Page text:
House Democratic, GOP campaign chiefs clash
The heads of the House Democratic and Republican campaign arms clashed Thursday over whether their candidates should use hacked emails and documents in midterm races this fall.
Rep. Ben Ray Luján, the chairman of the Democratic Congressional Campaign Committee, said campaigns should “absolutely not” use those materials against opponents “in any form or fashion.”
But his counterpart at the National Republican Congressional Committee, Rep. Steve Stivers, said he wouldn’t “run down one of my candidates for using something that’s in the public domain.”
The two said they planned to meet later in the day to discuss the issue privately.
The meeting had not been made public until Stivers brought it up at a Thursday morning event hosted by NBC News and The Wall Street Journal, where Luján and Stivers were both part of a panel discussion.
“There should be no stolen material or hacked material — and especially when it comes from foreign adversaries — in any of our campaigns,” Luján said.
“Everyone needs to agree on this. They should not use it. It’s bad for America, it’s bad for our democracy,” he said.
Stivers responded that Luján had been “pushing this in the media and talking about this a lot.”
“Once something’s in the public domain, I’m not sure if you can say, ‘Everybody, let’s just ignore it,'” Stivers told NBC’s Kasie Hunt. “This is out there.
“Things that are in the public domain that you have reported on, and other reporters in the room have reported on, then you’re going to ask us to make sure none of our candidates use things that are in the public domain that you’ve reported on — that’s really hard,” he said. “I’m looking forward to having the conversation with Ben today.”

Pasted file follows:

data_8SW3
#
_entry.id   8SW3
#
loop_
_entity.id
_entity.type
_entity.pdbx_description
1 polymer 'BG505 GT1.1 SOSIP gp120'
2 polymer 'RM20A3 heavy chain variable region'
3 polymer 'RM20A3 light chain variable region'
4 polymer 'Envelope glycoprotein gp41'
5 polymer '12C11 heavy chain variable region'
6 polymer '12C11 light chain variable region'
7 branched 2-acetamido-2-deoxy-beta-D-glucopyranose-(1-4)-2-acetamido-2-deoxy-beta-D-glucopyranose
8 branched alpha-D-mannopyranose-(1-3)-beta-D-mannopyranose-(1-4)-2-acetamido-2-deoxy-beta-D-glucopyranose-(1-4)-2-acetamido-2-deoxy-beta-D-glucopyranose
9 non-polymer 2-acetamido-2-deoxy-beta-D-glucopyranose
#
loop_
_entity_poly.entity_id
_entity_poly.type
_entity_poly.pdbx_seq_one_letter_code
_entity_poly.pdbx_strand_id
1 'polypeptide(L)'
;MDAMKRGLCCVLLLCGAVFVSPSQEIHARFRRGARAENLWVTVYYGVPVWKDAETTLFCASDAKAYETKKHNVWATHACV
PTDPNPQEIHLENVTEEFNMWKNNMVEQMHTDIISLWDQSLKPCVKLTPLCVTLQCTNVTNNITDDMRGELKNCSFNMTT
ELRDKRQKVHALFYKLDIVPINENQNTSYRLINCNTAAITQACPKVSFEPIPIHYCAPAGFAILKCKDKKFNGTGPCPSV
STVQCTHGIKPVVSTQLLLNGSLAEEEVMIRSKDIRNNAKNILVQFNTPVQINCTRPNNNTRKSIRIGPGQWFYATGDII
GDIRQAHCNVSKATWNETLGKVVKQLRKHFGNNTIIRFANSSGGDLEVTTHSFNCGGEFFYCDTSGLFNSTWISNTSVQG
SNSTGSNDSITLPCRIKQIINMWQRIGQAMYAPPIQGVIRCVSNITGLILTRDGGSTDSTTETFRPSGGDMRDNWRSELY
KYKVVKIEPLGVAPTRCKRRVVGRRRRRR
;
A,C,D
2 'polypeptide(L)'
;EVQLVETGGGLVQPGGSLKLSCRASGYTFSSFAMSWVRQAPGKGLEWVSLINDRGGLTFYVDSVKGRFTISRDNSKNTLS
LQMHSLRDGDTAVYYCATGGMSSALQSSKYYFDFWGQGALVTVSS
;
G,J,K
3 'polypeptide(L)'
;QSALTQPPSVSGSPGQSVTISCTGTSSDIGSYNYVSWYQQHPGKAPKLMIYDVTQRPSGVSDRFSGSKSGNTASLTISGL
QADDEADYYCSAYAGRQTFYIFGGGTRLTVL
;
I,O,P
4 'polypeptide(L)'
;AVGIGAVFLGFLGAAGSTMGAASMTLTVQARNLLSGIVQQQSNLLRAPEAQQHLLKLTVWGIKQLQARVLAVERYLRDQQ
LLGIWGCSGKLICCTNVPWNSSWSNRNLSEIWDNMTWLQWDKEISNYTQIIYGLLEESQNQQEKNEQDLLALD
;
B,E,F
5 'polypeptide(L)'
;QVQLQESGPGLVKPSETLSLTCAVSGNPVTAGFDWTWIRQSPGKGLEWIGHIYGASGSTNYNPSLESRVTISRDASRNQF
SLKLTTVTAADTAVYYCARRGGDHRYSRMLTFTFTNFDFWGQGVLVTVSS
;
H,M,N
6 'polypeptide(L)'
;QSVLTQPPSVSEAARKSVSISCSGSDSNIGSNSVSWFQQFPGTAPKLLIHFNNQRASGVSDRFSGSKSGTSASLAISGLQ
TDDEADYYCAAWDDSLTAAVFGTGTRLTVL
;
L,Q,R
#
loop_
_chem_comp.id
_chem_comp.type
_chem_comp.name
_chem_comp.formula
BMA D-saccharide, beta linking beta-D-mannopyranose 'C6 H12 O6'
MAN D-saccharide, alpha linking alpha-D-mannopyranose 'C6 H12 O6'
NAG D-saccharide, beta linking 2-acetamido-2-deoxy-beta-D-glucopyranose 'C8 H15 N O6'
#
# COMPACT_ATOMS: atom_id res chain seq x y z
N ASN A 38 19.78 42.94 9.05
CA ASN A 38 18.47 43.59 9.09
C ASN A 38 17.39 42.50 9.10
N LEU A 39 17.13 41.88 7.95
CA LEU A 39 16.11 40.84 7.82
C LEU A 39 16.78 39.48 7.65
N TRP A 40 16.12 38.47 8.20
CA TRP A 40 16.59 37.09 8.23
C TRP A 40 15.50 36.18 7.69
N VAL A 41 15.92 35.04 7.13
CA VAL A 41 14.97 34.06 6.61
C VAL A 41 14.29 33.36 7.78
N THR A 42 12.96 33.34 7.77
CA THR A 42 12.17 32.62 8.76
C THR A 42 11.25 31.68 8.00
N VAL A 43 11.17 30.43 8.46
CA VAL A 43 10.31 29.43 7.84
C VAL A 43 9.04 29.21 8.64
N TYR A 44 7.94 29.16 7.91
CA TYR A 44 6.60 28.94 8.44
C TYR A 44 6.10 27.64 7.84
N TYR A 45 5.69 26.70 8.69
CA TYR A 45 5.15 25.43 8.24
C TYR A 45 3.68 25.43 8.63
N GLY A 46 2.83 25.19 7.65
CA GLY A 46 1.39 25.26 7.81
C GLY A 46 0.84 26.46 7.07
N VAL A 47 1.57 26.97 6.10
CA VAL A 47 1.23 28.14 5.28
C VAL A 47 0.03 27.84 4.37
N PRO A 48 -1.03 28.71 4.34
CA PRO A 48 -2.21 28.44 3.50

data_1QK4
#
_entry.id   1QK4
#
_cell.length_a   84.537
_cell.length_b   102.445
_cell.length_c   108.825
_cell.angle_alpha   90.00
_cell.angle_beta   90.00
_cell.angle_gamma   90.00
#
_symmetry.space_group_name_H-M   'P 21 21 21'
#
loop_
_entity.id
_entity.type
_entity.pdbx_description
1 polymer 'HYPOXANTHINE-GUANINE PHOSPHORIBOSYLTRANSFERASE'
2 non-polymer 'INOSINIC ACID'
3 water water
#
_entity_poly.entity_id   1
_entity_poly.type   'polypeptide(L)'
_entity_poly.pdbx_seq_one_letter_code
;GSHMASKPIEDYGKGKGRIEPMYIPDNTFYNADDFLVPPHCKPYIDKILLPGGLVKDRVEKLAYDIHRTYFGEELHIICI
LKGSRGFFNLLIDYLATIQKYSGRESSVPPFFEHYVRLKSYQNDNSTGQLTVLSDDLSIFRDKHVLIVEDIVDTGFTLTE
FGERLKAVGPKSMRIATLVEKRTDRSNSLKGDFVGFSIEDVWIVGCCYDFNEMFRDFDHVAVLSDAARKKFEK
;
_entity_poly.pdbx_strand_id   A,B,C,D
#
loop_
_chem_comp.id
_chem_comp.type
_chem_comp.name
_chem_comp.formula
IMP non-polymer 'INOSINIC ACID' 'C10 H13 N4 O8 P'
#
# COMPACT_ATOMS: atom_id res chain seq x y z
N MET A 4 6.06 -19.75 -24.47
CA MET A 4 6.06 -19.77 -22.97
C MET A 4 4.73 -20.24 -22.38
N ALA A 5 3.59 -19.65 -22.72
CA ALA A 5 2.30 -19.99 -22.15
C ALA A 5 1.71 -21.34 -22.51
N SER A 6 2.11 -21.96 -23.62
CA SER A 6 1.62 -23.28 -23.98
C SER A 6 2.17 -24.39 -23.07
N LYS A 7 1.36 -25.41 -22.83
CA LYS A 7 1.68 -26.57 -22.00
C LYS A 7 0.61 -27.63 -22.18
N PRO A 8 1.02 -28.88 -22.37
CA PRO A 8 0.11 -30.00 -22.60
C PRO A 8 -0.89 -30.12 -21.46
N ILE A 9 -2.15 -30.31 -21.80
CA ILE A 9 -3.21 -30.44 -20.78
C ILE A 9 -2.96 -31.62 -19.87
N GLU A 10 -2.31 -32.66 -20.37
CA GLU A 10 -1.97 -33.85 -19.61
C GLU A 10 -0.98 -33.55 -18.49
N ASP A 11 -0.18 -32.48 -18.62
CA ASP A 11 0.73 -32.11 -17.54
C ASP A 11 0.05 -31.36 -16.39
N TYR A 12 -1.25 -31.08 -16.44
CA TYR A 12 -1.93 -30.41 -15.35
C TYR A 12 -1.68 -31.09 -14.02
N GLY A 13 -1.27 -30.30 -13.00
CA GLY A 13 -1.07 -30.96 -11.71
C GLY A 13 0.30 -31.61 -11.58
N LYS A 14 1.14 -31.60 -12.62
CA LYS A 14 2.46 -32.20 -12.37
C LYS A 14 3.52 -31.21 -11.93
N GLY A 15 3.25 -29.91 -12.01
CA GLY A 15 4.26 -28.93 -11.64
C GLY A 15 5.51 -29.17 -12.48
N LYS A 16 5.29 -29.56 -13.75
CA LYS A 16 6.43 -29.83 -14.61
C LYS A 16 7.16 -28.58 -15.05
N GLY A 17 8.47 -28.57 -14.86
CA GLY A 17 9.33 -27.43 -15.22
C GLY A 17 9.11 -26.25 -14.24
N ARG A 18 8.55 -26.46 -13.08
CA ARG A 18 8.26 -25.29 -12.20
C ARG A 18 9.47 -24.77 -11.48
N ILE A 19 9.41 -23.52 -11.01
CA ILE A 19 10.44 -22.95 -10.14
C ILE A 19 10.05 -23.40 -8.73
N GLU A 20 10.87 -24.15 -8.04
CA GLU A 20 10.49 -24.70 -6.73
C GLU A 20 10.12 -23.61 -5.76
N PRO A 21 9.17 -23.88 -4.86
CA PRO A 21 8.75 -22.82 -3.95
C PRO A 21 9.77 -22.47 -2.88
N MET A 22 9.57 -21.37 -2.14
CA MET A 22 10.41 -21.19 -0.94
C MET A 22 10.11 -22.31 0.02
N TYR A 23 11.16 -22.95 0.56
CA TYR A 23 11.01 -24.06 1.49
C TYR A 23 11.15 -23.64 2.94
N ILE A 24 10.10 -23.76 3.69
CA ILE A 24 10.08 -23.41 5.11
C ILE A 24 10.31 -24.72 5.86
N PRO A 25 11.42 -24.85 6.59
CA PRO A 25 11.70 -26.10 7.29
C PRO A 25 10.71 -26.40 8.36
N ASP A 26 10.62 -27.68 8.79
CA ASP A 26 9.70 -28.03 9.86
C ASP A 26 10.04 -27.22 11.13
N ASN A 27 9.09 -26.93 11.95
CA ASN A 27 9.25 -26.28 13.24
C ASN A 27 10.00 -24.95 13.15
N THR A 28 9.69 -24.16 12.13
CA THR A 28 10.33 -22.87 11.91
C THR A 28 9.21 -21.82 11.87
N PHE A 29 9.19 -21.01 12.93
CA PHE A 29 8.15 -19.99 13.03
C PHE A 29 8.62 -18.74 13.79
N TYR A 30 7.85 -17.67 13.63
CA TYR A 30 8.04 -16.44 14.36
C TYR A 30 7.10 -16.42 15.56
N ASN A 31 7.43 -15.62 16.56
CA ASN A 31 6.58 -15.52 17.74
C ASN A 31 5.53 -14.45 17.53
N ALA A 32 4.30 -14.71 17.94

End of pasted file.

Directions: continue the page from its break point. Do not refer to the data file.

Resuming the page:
The issue was a clear reference to the 2016 hacks of the Democratic National Committee and of Hillary Clinton campaign chairman John Podesta’s emails, which were covered extensively by national media and used by then-candidate Donald Trump on the campaign trail.
Luján needled reporters who were present to focus on the act of material being stolen by foreign adversaries, rather than on its contents.
“The media needs to understand when they’re reporting about stolen, hacked materials, that you’re contributing to the encouragement of the stealing of those documents,” Luján said.
“Half the reporters in here have covered it, Ben,” a laughing Stivers said.
“I understand that,” Luján shot back. “We all have a responsibility to make sure that we’re protecting our democracy and fighting against foreign actors in America.”
Stivers responded that he was looking forward to their conversation later Thursday — but that he wouldn’t urge his candidates not to use materials that have been made public.
“I just think once something is in the public domain, it’s hard to suppress it. That’s all I’m saying,” Stivers said. “And I’m not going to run down one of my candidates for using something that’s in the public domain if it’s out there.”